The NSA apparently has quite the way to search out and distribute personal data, and the media outlet that profiled the revelation helped everyone else make one overwhelming comparison.
And who can blame them with a clever presentation like this from The Intercept, a Google interface with the name replaced. It's even complete with an "I'm Feeling Invasive" button and an email account for the former NSA director in the spot to log in.
"The documents suggest these results can be used reveal the 'social network' of the person of interest—in other words, those that they communicate with, such as friends, family, and other associates."
The Intercept says it uncovered details on ICREACH through the NSA files released by Edward Snowden. While it monitors the private communications of foreigners, Ryan Gallagher writes ICREACH has kept millions of records on Americans who've never been accused of wrongdoing.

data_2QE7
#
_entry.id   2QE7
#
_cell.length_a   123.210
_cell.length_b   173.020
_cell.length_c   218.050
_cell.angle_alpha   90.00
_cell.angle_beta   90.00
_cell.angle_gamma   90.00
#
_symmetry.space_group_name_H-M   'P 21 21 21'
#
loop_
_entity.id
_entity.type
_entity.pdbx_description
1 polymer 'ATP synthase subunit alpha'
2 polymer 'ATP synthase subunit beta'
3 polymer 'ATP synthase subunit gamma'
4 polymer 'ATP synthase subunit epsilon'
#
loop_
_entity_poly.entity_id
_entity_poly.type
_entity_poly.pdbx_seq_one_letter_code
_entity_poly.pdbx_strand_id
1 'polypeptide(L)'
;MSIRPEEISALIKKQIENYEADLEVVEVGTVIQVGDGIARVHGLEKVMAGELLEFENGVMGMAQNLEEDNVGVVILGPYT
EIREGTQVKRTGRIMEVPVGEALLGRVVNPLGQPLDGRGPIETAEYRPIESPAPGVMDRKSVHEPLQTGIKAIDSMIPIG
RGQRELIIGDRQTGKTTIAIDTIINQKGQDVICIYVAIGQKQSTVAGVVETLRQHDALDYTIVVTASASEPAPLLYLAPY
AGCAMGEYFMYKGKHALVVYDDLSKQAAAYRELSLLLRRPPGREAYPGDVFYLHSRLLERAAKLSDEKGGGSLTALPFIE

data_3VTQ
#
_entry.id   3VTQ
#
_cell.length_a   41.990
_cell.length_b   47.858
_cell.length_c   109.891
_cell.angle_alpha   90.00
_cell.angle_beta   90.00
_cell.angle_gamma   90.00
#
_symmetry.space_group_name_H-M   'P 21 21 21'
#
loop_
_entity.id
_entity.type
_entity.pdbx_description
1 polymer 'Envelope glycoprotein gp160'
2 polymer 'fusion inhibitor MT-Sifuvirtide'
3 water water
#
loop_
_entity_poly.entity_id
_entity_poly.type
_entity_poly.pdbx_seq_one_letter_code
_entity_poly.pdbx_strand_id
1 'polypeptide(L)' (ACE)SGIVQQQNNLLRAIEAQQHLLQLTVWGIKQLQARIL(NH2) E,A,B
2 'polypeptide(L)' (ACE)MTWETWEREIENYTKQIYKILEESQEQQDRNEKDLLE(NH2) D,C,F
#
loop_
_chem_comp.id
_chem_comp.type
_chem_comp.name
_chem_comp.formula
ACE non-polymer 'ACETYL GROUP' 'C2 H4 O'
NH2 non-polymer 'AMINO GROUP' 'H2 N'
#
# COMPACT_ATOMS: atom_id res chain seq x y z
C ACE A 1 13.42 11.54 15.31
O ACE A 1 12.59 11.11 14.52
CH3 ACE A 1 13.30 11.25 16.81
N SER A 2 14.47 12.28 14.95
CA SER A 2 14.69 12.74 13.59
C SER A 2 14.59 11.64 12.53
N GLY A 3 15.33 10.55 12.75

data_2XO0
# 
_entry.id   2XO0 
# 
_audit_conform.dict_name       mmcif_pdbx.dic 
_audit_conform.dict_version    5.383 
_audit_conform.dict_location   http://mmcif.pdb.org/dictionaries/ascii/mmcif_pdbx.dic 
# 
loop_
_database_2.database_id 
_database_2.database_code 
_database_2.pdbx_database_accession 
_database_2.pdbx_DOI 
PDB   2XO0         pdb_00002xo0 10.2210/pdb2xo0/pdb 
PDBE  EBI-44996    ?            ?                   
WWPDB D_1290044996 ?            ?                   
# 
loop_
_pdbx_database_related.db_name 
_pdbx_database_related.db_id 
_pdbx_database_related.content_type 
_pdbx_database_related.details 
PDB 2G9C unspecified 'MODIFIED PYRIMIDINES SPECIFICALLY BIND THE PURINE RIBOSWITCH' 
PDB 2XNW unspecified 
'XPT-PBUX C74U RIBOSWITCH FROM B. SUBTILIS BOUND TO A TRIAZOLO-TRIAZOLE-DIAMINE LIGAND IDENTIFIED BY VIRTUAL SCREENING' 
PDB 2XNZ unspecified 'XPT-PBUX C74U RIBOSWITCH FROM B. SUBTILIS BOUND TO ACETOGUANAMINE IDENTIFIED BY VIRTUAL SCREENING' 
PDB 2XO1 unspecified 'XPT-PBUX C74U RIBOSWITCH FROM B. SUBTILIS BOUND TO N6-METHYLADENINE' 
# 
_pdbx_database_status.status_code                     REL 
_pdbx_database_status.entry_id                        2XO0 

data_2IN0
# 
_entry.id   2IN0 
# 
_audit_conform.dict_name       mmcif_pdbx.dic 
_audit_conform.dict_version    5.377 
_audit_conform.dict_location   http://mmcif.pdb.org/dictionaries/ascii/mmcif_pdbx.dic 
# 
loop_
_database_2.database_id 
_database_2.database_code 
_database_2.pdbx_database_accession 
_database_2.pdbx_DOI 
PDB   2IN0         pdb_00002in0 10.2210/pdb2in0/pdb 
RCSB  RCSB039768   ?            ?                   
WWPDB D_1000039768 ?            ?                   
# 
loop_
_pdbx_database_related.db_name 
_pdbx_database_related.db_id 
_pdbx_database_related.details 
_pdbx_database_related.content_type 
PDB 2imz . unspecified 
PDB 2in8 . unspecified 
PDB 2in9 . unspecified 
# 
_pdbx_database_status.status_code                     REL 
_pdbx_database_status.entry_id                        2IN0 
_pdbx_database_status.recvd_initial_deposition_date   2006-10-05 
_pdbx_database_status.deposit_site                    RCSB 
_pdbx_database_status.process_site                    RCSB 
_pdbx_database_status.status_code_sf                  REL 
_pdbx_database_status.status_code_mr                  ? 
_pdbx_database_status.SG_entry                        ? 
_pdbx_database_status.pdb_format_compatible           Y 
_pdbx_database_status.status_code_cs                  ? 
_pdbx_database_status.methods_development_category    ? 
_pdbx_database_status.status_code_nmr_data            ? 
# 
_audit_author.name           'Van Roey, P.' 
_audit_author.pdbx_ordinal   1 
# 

Gallagher says documents revealed the program has access to about 850 billion records of phone calls, emails and more.
Whether this is actually the first time we've heard about NSA's Google is debatable. The Intercept is published in part by Glenn Greenwald, one of Snowden's first journalist contacts and an outspoken supporter of the exiled former NSA contractor.
Greenwald himself, however, hailed the article on ICREACH and the documents they profiled as "new" in several tweets Monday.
Since Snowden's massive security breach and leak of documents, the NSA's former director and other intelligence officials have insisted while analysts have access to records of U.S. citizens, they only monitor perceived threats.
New details on ICREACH will likely only stoke public skepticism of just how broadly the U.S. intelligence system's programs reach.
This video contains images from Getty Images and Greg Goebel / CC BY SA 2.0.